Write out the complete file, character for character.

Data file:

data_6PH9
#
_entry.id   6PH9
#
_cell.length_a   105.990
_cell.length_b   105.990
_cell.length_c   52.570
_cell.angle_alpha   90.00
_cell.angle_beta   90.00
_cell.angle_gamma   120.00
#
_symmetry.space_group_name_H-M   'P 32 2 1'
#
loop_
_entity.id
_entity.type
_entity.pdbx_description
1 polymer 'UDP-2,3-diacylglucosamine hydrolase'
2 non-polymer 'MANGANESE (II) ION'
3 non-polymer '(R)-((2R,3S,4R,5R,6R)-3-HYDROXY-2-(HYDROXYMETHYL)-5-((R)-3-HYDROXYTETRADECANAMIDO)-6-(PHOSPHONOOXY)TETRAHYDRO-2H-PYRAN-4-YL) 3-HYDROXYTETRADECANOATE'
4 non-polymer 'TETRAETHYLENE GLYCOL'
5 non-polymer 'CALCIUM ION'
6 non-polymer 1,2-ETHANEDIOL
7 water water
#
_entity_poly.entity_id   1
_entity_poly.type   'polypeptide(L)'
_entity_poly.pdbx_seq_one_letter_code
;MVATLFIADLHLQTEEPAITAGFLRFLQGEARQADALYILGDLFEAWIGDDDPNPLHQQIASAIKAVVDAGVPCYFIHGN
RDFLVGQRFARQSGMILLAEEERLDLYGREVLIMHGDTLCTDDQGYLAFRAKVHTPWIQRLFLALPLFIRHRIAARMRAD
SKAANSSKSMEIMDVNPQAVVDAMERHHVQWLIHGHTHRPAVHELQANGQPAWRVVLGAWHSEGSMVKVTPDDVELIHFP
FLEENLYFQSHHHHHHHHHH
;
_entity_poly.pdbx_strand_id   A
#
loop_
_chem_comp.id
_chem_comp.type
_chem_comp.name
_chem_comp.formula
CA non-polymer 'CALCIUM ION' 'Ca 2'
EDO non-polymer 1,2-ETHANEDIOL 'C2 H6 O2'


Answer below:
data_6PH9
#
_entry.id   6PH9
#
_cell.length_a   105.990
_cell.length_b   105.990
_cell.length_c   52.570
_cell.angle_alpha   90.00
_cell.angle_beta   90.00
_cell.angle_gamma   120.00
#
_symmetry.space_group_name_H-M   'P 32 2 1'
#
loop_
_entity.id
_entity.type
_entity.pdbx_description
1 polymer 'UDP-2,3-diacylglucosamine hydrolase'
2 non-polymer 'MANGANESE (II) ION'
3 non-polymer '(R)-((2R,3S,4R,5R,6R)-3-HYDROXY-2-(HYDROXYMETHYL)-5-((R)-3-HYDROXYTETRADECANAMIDO)-6-(PHOSPHONOOXY)TETRAHYDRO-2H-PYRAN-4-YL) 3-HYDROXYTETRADECANOATE'
4 non-polymer 'TETRAETHYLENE GLYCOL'
5 non-polymer 'CALCIUM ION'
6 non-polymer 1,2-ETHANEDIOL
7 water water
#
_entity_poly.entity_id   1
_entity_poly.type   'polypeptide(L)'
_entity_poly.pdbx_seq_one_letter_code
;MVATLFIADLHLQTEEPAITAGFLRFLQGEARQADALYILGDLFEAWIGDDDPNPLHQQIASAIKAVVDAGVPCYFIHGN
RDFLVGQRFARQSGMILLAEEERLDLYGREVLIMHGDTLCTDDQGYLAFRAKVHTPWIQRLFLALPLFIRHRIAARMRAD
SKAANSSKSMEIMDVNPQAVVDAMERHHVQWLIHGHTHRPAVHELQANGQPAWRVVLGAWHSEGSMVKVTPDDVELIHFP
FLEENLYFQSHHHHHHHHHH
;
_entity_poly.pdbx_strand_id   A
#
loop_
_chem_comp.id
_chem_comp.type
_chem_comp.name
_chem_comp.formula
CA non-polymer 'CALCIUM ION' 'Ca 2'
EDO non-polymer 1,2-ETHANEDIOL 'C2 H6 O2'